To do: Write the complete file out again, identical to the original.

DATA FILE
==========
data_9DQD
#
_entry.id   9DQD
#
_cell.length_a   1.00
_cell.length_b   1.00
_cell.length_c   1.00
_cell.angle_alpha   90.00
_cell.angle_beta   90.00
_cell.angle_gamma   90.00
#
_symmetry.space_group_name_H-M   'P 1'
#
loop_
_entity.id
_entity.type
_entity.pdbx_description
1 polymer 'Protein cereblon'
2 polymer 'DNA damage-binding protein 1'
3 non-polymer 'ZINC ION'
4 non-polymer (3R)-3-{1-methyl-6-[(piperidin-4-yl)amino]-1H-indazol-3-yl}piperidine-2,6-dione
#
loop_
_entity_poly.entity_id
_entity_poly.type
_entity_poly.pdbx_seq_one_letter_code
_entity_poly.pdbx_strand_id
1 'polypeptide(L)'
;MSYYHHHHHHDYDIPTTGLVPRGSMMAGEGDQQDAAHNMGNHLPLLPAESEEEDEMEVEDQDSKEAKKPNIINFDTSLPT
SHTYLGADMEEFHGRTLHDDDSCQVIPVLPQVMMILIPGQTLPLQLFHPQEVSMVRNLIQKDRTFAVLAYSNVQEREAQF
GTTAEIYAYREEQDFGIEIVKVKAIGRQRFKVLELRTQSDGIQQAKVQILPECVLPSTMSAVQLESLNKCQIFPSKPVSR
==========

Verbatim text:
data_9DQD
#
_entry.id   9DQD
#
_cell.length_a   1.00
_cell.length_b   1.00
_cell.length_c   1.00
_cell.angle_alpha   90.00
_cell.angle_beta   90.00
_cell.angle_gamma   90.00
#
_symmetry.space_group_name_H-M   'P 1'
#
loop_
_entity.id
_entity.type
_entity.pdbx_description
1 polymer 'Protein cereblon'
2 polymer 'DNA damage-binding protein 1'
3 non-polymer 'ZINC ION'
4 non-polymer (3R)-3-{1-methyl-6-[(piperidin-4-yl)amino]-1H-indazol-3-yl}piperidine-2,6-dione
#
loop_
_entity_poly.entity_id
_entity_poly.type
_entity_poly.pdbx_seq_one_letter_code
_entity_poly.pdbx_strand_id
1 'polypeptide(L)'
;MSYYHHHHHHDYDIPTTGLVPRGSMMAGEGDQQDAAHNMGNHLPLLPAESEEEDEMEVEDQDSKEAKKPNIINFDTSLPT
SHTYLGADMEEFHGRTLHDDDSCQVIPVLPQVMMILIPGQTLPLQLFHPQEVSMVRNLIQKDRTFAVLAYSNVQEREAQF
GTTAEIYAYREEQDFGIEIVKVKAIGRQRFKVLELRTQSDGIQQAKVQILPECVLPSTMSAVQLESLNKCQIFPSKPVSR